Last week was a hard week to be a public educator. Between what is happening locally and nationally my frustration level is at an all time high. At a local level, my school like many other schools across the country has been hit by extraordinary cuts in state aide. I teach in a very small and rural school that is heavily dependent on that aid because of a small tax base. In the ten years I have been here I have seen a technology program go from two teachers to one, an art program go from two teachers to one, a home and careers program go from two teachers to one half-time teacher, and I have seen this district hire and fire at least three different physics teachers because of budget constraints. Beyond the budget woes, there have been a slew of other news items that have dishearted this normally stalwart advocate for public education. Take a look at this ad:
The tagline of this ad is “Stop listening to teacher’s unions“, and it ends with the line: “and make decisions that are gonna benefit the kids.” Put these two line together and you come up with teachers (who are represented by unions) do not make decisions that benefit kids. Maybe I’m feeling over sensitive, but this ad punched me in the gut. This ad follows on the coat tails of a front page story that was run in the Syracuse newspaper entitled: Recession doesn’t hold back Central New York teachers’ raises , normally I could have just shrugged this off as inflammatory yellow journalism written to sell copies, but look at the comments that appear below the article. Here is an example of one.
Unions are powerfull ------Better take a look around -----Who's going to pay taxes when all the business go south or go out of business .Oh by the way I think there should be a new law ----like school kids who don't own property or pay taxes shouldn't be voting on issues of school taxes. Teachers butter up the kids and get them out to vote. Same kids who vote get educated here and leave town.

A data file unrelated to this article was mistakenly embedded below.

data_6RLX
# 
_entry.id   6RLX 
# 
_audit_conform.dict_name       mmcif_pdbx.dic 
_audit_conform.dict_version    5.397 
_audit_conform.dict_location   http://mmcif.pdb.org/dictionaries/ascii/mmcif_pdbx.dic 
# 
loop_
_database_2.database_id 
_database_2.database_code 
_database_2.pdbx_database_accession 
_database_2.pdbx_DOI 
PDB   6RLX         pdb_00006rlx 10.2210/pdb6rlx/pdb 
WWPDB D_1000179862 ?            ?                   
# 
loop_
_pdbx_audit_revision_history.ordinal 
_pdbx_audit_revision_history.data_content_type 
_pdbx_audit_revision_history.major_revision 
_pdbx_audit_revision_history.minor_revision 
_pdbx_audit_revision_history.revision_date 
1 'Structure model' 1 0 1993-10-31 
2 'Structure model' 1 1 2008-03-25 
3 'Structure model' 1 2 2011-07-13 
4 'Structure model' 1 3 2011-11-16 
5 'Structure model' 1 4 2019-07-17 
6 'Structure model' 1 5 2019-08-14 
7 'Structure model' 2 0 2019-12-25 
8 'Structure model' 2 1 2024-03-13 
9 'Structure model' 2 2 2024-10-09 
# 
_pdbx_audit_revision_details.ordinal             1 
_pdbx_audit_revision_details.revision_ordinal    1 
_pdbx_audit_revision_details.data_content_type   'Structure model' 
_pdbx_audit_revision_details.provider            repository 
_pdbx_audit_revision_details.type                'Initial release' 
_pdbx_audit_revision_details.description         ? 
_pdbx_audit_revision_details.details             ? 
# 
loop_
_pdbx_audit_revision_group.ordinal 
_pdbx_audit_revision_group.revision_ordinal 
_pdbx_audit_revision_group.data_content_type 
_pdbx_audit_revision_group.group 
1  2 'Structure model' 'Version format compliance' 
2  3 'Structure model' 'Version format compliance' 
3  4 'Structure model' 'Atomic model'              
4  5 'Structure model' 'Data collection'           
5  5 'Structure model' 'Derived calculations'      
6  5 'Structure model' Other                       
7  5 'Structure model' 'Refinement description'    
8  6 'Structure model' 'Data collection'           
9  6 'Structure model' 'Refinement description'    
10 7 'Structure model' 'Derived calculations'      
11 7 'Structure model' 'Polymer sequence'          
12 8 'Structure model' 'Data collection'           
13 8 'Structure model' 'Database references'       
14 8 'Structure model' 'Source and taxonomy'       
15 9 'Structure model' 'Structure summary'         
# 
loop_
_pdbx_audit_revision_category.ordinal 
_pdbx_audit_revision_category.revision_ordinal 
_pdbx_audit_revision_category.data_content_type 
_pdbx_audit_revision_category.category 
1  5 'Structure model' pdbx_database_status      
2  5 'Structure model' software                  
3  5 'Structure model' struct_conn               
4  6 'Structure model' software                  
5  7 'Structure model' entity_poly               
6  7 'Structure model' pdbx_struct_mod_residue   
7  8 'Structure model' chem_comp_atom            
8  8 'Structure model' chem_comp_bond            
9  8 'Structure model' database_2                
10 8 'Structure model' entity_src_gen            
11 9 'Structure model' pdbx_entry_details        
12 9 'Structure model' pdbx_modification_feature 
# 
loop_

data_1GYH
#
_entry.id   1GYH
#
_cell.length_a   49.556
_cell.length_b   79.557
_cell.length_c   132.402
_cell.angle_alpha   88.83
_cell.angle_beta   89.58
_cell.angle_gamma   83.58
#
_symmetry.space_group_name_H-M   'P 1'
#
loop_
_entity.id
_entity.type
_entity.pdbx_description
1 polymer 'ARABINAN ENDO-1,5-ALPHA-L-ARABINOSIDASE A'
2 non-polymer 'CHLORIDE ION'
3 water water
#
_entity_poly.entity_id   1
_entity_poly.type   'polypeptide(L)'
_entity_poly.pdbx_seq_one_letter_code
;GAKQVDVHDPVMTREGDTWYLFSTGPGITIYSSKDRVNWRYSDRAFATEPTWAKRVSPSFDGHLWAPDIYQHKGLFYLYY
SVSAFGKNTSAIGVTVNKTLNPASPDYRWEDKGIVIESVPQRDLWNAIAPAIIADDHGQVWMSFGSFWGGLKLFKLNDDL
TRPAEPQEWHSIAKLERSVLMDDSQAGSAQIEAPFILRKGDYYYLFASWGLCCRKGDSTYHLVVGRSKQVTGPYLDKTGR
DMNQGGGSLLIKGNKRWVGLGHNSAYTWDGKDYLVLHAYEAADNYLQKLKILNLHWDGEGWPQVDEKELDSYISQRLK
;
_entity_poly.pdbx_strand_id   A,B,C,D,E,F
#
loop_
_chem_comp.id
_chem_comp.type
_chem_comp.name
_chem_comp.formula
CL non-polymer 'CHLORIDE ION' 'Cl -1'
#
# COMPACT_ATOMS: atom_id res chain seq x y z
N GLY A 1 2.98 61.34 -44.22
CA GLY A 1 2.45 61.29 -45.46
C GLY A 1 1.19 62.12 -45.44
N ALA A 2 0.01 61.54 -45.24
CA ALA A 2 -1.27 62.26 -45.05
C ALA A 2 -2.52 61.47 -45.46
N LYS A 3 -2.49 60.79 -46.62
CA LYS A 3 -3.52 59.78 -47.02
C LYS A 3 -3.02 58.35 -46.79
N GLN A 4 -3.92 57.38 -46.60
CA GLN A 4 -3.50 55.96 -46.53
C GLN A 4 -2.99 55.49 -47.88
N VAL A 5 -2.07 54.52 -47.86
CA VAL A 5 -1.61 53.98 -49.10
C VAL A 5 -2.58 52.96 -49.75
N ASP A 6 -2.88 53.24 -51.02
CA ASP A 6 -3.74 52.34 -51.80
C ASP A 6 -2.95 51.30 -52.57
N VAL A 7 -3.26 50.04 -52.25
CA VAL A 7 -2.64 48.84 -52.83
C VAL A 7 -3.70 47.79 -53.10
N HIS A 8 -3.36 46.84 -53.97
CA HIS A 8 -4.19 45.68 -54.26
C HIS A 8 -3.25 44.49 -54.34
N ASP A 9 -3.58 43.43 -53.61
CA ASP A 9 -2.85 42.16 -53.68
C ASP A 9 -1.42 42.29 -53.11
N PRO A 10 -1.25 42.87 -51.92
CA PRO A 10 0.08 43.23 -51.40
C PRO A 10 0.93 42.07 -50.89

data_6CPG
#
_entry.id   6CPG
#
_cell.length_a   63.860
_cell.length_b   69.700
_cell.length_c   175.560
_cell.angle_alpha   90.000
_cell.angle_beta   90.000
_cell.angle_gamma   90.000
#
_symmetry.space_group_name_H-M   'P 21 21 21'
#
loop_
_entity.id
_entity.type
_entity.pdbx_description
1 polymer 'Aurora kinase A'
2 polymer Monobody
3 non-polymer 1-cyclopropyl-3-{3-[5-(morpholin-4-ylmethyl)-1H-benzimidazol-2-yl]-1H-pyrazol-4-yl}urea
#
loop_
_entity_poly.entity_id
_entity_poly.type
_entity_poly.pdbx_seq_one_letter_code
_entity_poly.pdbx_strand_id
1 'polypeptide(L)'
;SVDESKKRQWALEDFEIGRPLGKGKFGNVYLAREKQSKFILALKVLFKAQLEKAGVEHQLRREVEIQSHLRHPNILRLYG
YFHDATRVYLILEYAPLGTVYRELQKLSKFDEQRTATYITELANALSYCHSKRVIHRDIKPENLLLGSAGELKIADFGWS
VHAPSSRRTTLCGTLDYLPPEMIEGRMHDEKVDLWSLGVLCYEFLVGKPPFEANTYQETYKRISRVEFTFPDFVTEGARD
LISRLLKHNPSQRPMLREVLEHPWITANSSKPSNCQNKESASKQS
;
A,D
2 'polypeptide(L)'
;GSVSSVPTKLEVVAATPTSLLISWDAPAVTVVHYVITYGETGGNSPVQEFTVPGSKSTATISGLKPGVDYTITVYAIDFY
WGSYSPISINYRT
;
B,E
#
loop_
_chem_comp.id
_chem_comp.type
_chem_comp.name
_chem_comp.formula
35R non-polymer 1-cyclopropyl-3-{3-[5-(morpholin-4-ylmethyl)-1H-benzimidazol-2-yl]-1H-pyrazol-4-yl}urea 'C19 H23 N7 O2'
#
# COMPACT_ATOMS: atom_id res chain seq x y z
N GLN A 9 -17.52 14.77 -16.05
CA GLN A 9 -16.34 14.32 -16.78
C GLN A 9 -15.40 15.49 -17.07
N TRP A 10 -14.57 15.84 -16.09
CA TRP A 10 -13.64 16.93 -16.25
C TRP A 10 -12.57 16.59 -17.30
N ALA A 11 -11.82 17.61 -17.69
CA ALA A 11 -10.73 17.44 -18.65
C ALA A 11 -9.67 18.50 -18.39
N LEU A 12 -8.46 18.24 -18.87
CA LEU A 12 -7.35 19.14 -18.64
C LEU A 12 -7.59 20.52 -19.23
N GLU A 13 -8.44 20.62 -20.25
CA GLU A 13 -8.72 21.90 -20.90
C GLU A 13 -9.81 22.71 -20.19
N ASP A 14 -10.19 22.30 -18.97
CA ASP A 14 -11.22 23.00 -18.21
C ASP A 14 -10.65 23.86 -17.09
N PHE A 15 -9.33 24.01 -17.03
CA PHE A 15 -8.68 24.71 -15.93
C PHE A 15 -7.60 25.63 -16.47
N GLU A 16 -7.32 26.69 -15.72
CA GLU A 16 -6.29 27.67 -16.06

These are the opinions of my neighbors who feel free to express their honest opinions under the protection of anonymity, and it seems that the only comments coming to the defense of teachers are written by teachers.
Where am I going with this rant you might ask? Certainly teachers have been under fire before as spoiled over paid babysitters. Well now I am a dad. My son is two and a half and I have begun to contemplate his education. These sentiments that I have mentioned above, coupled with the budget constraints, coupled with accountability pressures on the state and national level, coupled with unreasonable moral expectations are driving talented young teaching prospects away from the profession. All of us know that greatest variable to have an impact on a child’s education is the classroom teacher and passionate teachers take this stuff personally, how many will be left in 2 1/2 years? My son loves art and music and these seem to be the first programs to get the axe when school budgets get tight, will I have to pay for private lessons? Does this mean that arts programs become the exclusive purview of the rich?
Should I abandon public education and home school my son?